how to figure what db level you listen at???

Discussion in 'Archived Threads 2001-2004' started by JohnMM, Mar 11, 2002.

  1. JohnMM

    JohnMM Stunt Coordinator

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    I often see posters saying that they listen at "nn" db's when they watch DVD's. How can I figure that out?

    Using AVIA and a RS SPL meter, I have already calibrated each of my speakers to 85 db. When I did this my "master volume knob" on the receiver was at -6. But when I watch a DVD, I am comfortable when the "master volume knob" is at -15.

    So how do I figure what db level -15 is? I can go back into AVIA and see how many db's my right front speaker puts out at when the "master volume knob" is at -15. But would that be accurate? Wouldn't the cumulative total from all the speakers be higher than just the one speaker?

    thanks.
     
  2. David_Stein

    David_Stein Second Unit

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    is it even correct to say you listen to DVDs at a certain dB level? i mean the volume changes all the time depending on whats going on in a scene...
     
  3. Vince Maskeeper

    Vince Maskeeper Producer

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    John,

    Usually when people post about this, they are using improper audio concepts (despite my infinite attempts to educate people). I cannot count the times I have had to explain that the 75db or 85db numbers have only to do with the specific test tones on VE/Avia-- and are not a total or overall SPL figure for program material.

    For example, people often say "I listen at 75db"- which means exactly squat. In actuality, they probably mean they listen to their system at a level calibrated with VideoEssential's tones set to 75db. In reality, in a system calibrated to ref level with AVIA or VE, the max peaks are in excess of 105db of total spl!!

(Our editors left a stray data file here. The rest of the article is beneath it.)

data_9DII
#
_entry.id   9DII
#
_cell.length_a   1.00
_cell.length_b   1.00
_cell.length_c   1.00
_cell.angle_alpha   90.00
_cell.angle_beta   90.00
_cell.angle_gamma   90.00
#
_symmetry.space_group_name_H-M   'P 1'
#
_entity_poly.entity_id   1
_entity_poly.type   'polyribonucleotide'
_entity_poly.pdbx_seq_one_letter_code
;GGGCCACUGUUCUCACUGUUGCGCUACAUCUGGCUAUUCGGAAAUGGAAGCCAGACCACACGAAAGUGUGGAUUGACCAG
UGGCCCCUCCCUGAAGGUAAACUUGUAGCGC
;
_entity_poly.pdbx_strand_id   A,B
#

For accuracy, people should be comparing their listening levels vs. a set point, for example REFERENCE level. They should say "I listen at REF", or "I listen at 10 below ref"-- that would provide more accurate figures and more relative info for others to compare.

    In your case, ref level is the level you calibrated AVIA's tones to (-6 on your knob). If your volume knob is linear, then you can say you listen about 10db below ref. If you want to be sure- pop in avia and measure their tones at the -15 position on your knob- what level do you get? However many steps below 85, that's how many you are below ref (so if the Avia tone measures 74 with your volume at -15, you could say "I'm 11 below ref").

    If you're looking to say "I listen at 103db"- that is a more tough measurement to get. And you're right, the coupling of the various speakers will increase SPL level- and various soundtracks do/do not exploit the maximum available level. Also, the RS meter, depending on the weight setting, might give you inaccurate readings of total SPL during program material.

    But I don't think that measuring total SPL matters too much- most people quoting a total SPL level are way off the mark anyway. Anyone who really understands these concepts will simply provide a ballpark figure of how far below/above ref level they listen.

    -V
     
  4. JohnMM

    JohnMM Stunt Coordinator

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    Vince, thank you very much for taking the time to clear that up and educate me.

    Your explanation made a few other things click into place for me too.

    Thanks again.
     

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